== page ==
First of all, I'd argue that even with the extra round of playoffs that were added in 1994, baseball's playoff system is small enough and its regular season long and meaningful enough that citing playoff wins is not an accurate measure of determining which teams are competitive. Unlike in basketball or hockey, where more than half the teams make the playoffs and even mediocre clubs win a few playoff games most years, you can be competitive in baseball without winning many, or any, postseason games.

For example, look at the San Francisco Giants, a team that was fifth in the 16-team National League and 10th in the 30-team major leagues in Opening Day payroll this year, which is about where they usually are. The Giants have won one playoff game since 1989. But over the last five years, they've won two division titles and finished second three times. They've finished first or second in their division eight of the last 13 years. As of Monday morning, they were second in the N.L. West, one game out, in a three-team dogfight with Arizona and Los Angeles, the loser of which will likely be the Wild Card playoff team. In short, they're consistently competitive. Their fans reasonably expect them to compete for the championship each year and are rarely disappointed. It's pretty fun to be a Giants fan. I ought to know because I am one.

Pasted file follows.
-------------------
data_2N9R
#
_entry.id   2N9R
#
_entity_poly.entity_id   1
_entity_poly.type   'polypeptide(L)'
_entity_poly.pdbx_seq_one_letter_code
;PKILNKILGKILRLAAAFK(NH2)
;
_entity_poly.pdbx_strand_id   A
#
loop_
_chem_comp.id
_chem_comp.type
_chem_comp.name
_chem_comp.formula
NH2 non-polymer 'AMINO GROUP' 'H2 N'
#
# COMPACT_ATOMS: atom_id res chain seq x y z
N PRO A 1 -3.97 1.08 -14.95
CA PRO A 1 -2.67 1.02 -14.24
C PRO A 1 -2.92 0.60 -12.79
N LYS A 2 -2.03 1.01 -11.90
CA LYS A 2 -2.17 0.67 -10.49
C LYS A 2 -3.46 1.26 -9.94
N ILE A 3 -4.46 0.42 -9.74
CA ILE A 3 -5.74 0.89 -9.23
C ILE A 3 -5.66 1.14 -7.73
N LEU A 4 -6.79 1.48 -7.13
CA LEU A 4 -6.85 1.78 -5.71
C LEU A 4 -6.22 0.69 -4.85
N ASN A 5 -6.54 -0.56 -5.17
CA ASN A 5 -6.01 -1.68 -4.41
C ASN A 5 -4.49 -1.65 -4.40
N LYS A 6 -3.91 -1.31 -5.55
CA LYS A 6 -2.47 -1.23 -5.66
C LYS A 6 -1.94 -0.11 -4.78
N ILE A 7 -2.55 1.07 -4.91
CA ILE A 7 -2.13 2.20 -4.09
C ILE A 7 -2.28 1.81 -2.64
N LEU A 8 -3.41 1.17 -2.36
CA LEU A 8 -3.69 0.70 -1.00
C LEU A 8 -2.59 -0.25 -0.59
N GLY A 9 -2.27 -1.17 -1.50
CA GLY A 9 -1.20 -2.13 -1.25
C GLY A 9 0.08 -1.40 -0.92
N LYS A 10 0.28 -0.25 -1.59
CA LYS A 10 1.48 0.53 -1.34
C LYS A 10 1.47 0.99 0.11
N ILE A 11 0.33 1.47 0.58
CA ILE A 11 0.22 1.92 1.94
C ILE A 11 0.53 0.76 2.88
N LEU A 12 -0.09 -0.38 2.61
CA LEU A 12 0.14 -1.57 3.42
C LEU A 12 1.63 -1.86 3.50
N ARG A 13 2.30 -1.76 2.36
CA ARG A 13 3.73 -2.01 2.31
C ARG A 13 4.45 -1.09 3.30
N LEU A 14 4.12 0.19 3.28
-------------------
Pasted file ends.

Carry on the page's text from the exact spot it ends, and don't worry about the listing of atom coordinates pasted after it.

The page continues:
A better way to measure a team's competitiveness is to -- here I go again -- take the owners at their word.

"At the start of the season, the fans of each team should have hope and faith that his and/or her team can compete for the championship," Selig said in an online "town hall" this spring. "Unfortunately, this is not the case and has not been the case in recent years. When baseball fans have no hope, the game is diminished."

Again, we can take issue with the merits (not to mention the pronoun agreement) of the owners' argument here. After all, as my stablemate Allen Barra points out, baseball has more competitive balance today than it ever did. In the game's so-called golden age, the 1950s, the Yankees dominated the American League and the Giants and Dodgers the National League to a degree that far outshines what the Yankees have had going the last half-dozen years. In fact, if you were a baseball fan any time from the early '20s to the late '60s and you didn't root for the Yankees, Dodgers, Giants or Cardinals, you could go decades at a stretch greeting one Opening Day after another knowing your team had no hope to compete for the championship.